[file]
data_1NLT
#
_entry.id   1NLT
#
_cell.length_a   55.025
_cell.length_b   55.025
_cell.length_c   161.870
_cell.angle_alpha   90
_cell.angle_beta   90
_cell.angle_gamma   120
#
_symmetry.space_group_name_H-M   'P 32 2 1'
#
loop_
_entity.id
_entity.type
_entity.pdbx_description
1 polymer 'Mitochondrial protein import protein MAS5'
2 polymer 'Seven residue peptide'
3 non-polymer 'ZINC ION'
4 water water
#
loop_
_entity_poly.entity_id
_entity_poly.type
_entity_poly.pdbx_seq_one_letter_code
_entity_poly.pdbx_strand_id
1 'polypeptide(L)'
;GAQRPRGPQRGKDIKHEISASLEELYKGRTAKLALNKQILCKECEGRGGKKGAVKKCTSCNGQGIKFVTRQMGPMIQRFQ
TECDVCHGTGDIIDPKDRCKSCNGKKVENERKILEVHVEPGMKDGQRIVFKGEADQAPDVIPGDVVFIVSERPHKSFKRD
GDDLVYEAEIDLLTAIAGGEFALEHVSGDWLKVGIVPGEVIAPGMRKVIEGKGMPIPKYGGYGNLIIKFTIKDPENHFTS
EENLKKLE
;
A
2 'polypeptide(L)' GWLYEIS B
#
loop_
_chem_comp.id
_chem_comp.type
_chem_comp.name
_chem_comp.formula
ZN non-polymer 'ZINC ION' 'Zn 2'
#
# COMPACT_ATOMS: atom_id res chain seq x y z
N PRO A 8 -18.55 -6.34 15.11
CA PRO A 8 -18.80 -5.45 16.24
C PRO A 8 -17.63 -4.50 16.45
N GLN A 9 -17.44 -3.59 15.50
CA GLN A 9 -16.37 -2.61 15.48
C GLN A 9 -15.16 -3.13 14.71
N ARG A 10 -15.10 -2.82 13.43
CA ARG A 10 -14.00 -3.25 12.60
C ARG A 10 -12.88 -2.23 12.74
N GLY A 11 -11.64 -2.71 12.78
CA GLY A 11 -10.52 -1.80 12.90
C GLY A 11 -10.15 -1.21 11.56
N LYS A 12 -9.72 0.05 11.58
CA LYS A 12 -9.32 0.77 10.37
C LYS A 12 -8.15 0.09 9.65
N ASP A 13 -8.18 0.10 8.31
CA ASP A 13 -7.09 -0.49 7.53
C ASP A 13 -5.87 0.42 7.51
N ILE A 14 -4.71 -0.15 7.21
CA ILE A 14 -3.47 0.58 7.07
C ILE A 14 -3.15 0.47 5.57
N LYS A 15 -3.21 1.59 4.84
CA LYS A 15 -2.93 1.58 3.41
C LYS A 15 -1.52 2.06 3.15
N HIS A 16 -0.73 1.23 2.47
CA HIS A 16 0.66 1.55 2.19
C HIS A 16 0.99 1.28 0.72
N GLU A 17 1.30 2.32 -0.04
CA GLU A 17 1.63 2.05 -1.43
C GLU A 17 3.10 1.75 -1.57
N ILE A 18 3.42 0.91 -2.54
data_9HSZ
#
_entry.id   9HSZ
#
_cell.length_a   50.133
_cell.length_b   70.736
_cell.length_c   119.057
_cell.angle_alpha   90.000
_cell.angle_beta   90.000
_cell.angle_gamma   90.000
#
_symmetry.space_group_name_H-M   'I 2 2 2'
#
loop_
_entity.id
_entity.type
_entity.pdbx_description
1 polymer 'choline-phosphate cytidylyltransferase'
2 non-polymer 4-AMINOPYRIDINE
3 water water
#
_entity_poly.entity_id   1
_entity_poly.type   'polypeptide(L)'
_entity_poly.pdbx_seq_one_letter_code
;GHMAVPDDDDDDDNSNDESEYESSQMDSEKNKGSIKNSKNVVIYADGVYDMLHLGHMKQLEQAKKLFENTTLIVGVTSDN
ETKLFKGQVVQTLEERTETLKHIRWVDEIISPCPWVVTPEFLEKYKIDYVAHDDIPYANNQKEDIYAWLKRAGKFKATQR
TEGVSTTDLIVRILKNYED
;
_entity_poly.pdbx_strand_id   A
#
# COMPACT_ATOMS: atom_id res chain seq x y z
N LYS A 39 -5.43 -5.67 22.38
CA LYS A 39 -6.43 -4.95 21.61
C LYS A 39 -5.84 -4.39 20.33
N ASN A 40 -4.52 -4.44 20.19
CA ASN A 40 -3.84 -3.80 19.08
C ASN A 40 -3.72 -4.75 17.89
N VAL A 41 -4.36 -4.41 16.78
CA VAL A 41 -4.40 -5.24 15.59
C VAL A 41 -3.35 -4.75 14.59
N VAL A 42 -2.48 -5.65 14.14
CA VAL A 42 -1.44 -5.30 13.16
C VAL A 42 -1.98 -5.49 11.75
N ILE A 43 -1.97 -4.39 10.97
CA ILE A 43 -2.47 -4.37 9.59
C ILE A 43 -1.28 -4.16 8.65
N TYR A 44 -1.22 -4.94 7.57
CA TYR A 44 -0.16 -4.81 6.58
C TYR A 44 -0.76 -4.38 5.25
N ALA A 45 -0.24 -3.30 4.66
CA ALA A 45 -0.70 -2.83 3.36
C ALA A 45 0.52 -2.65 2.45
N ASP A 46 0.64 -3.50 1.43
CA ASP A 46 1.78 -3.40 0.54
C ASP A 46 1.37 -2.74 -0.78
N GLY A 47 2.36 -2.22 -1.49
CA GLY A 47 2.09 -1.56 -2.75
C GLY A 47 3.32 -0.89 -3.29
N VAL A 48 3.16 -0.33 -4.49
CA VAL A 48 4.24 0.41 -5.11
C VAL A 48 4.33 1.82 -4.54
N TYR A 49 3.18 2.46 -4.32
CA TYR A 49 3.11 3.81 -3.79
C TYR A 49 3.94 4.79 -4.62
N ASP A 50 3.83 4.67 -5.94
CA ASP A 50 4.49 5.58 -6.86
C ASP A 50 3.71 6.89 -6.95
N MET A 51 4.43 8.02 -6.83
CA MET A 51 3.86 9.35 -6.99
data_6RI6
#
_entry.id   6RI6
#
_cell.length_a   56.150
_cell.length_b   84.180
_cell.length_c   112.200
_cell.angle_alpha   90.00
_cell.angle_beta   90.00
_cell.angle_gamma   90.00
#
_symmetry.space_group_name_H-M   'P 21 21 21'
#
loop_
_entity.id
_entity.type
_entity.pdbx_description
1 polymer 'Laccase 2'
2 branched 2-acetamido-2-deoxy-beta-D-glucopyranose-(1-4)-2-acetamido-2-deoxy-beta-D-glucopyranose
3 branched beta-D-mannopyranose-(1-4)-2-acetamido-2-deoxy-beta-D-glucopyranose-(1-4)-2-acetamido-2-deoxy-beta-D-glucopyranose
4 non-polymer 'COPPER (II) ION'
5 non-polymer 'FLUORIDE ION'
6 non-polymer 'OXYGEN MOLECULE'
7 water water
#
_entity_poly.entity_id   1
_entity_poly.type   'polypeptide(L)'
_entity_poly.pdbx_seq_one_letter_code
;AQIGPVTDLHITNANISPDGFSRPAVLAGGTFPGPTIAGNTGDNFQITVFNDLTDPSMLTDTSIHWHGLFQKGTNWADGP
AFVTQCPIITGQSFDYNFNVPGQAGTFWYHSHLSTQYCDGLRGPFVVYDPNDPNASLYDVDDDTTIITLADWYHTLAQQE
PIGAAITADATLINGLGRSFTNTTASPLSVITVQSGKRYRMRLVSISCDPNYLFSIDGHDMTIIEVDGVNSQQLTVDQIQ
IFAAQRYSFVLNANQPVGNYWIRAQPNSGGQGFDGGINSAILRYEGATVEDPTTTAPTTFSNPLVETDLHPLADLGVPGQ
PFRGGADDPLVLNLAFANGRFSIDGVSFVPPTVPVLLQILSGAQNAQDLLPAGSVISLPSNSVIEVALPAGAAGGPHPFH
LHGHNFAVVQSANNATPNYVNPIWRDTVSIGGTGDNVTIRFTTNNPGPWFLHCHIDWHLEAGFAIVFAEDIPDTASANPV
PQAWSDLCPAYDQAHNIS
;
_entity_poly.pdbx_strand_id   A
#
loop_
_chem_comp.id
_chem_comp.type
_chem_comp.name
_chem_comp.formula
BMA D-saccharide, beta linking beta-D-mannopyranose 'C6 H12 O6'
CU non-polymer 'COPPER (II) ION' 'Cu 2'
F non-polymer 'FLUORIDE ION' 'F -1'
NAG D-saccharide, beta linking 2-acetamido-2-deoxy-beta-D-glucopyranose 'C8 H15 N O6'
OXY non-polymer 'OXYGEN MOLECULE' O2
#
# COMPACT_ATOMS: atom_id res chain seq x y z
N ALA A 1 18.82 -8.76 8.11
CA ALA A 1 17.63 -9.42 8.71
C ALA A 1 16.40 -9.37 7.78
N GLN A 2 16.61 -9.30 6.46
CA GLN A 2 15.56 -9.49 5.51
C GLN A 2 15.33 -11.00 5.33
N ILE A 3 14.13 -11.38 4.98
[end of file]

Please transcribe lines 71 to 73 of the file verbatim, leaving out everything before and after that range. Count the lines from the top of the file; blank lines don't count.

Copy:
C HIS A 16 0.99 1.28 0.72
N GLU A 17 1.30 2.32 -0.04
CA GLU A 17 1.63 2.05 -1.43